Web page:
What was more salient for me then, was Littlewood’s “Communication Engagement Matrix.” On the horizontal axis at one end lies message-oriented instruction/tasks, and on the other “form-oriented” instruction/tasks. This intersects with the vertical axis where at the top we have “high engagement” and at the bottom we have “low engagement. The quadrants created by these intersecting axes could contain any number of classroom tasks. With TBLT and CLT there is a push to reach high-engagement in the top two quadrants.
What better presentation to follow this than Laura Markslag’s passionate presentation about an online international and cultural exchange she did with her students’ at Kinki University and a group of students in Dubai. She outlined simple steps to establishing such an exchange with the free and readily available tools of Ning (online private social networking site) and Skype/Google Chat. Over several weeks, she had her students create online profiles, write introductions, do live introductions with students in Dubai, and then plan for and do an online video cultural “show and tell.” The pictures she shared showed how engaged and focused her students were, and it looked like a lot of fun! I have been thinking about doing something like this for a long time, and I think this presentation was just what I needed to get the ball rolling. I feel these kind of activities are essential for helping our students see the value and purpose in learning English, especially in foreign language learning environments.
After Laura’s session, I had my own short presentation on “Gaming the Classroom: Task-Planning for Real Rewards.” Many people attended, and I am hopeful that I was able to convey my meaning clearly and share some valuable resources. The prsentat my efforts at using “gamification” in my second year high school classes and how follow-up reflection has helped me solidify aspects of my teaching philosophy. As James Paul Gee states, “Good video games incorporate good learning principles,” and it is good learning principles that I strive to incorporate in my classrooms (2005). At this conference, I felt strongly that I was with like-minded individuals all seeking to define good learning principles for themselves and for others in our profession.
“Engagement” was certainly one of the “buzz words” and Robert Stroud of Kwansei Gakuin University did well to try and define what this meant in his workshop “Improving learner engagement in tasks” (2014). Referencing Fredericks, Blumenfeld, & Paris, he touched on the multidimensional aspect of engagement as it involves behavioral, emotional, and cognitive processes (2004). Engaged students may display some outward behavioral signs, such as eye contact or alert posture, but internal signs of engagement, how the student is reacting emotionally to a learning situation and what cognitive effort they are investing, are more elusive and hard to define. Stroud shared three approaches to improving student engagement. First, he outlined some ways to empower students. For example, teachers may alter the physical learning environment by moving chairs to have students face on another (one of my favorite things to do), take time to clearly demonstrate roles, or even use their bodies to indicate the teacher’s role as equal or subordinate to students. My partner in discussion and I had both tried a similar technique of asking students to read out the greeting and daily plan at the beginning of class and found students’ reacted very well to this empowering position as student “teacher.” Second, Stroud summarize the ARCS model of task design (Keller. 1987, 1992, 2000). “A” stands for attention, and represents how the teacher grabs and holds the students’ attention. “R” stands for relevance and the teacher’s efforts to connect the task/content to the lives of the students. “S” stands for satisfaction, or the level of purpose and value the students see in the task. “C” stands for confidence, which every language learner needs to feel good about their progress and capabilities and fully participate in a learning event. The final approach Stroud suggested was the use of classroom technology. He mentioned student response systems (SRS) and oral recording devices. On Sunday, Peter Skehan, the third plenary, also made a strong case for the use of oral recording devices.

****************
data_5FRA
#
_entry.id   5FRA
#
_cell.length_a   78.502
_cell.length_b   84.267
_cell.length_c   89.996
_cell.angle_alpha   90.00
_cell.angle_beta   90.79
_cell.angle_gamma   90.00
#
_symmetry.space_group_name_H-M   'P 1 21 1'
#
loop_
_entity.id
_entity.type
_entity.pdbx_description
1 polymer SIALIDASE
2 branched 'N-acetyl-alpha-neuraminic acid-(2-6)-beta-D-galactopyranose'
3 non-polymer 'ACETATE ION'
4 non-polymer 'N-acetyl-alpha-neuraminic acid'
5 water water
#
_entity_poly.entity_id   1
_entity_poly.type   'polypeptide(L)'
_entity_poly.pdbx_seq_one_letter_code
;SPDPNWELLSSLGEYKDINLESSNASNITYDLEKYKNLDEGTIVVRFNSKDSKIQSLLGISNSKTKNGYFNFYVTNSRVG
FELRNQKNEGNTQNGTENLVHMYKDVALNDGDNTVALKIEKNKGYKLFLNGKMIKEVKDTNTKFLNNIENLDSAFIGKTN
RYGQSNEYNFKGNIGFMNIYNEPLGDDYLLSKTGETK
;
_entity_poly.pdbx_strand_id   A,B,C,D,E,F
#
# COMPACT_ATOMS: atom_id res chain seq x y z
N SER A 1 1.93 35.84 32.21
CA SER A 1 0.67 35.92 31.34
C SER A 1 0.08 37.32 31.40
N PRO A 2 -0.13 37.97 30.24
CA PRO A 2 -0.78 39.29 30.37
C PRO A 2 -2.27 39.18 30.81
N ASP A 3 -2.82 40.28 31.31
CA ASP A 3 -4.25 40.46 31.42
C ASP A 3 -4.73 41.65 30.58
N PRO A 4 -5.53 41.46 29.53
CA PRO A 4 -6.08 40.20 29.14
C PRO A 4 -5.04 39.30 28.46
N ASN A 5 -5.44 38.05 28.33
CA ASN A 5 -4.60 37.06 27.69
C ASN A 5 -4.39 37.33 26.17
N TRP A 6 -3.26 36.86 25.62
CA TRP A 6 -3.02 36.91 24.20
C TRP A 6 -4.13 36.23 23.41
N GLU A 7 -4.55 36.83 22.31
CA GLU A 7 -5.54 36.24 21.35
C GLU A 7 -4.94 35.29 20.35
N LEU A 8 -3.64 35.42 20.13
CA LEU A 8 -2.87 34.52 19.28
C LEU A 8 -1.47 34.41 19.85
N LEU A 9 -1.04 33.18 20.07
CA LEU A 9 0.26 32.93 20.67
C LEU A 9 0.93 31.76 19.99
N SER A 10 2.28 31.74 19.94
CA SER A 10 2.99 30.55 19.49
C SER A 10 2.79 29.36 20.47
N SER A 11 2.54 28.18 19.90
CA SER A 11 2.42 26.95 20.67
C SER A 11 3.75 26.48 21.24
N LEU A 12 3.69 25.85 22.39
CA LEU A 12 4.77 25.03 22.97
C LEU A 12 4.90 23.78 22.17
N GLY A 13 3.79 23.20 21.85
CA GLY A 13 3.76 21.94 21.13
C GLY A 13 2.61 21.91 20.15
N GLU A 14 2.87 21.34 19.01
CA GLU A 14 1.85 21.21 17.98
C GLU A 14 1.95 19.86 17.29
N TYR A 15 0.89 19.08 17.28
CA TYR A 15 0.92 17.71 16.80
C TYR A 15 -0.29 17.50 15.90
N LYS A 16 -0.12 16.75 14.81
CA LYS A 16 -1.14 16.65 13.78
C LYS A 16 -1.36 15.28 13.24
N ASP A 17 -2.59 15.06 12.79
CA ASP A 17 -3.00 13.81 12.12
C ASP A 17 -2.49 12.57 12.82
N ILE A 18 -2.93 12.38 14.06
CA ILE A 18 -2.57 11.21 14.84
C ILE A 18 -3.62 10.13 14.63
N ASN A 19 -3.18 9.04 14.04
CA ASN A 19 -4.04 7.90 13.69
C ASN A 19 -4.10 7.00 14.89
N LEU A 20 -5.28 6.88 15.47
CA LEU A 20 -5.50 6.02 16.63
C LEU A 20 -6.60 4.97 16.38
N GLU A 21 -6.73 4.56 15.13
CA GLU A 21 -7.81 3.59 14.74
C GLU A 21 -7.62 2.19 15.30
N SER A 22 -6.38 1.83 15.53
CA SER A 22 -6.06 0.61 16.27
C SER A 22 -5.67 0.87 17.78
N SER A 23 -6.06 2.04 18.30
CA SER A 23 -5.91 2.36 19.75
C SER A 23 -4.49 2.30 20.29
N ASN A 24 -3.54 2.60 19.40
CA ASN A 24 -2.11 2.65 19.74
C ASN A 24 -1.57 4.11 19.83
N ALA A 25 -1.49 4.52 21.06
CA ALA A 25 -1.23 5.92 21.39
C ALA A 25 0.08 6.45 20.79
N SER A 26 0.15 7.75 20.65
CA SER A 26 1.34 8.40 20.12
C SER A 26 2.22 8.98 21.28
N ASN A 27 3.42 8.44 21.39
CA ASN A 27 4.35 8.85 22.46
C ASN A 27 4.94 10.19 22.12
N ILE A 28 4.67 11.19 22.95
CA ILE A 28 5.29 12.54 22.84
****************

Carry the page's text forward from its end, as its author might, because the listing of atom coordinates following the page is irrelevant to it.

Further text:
The second plenary of the weekend Yuko Goto-Butler, had my full attention as she described her research “with” children on electronic (computer) games and learning (2014). Her anecdotal infusions of students’ ideas as they designed storyboards for potential English vocabulary learning games complemented the data displayed in her charts. Students had discussed and listed various elements for both how they had learned new vocabulary items and what aspects of their favorite games made them come back for more. They were then tasked with applying these elements in their own game designs. One group of students, she told us, had created an avatar in their game whose hair would fall out if the game wasn’t played daily. Their rationale for such an extreme avatar punishment was that for learning to stick it must be practiced and reviewed regularly. Isn’t this the premise for successful spaced repetition learning software? Seems to me we should be researching “with” children and students a lot more!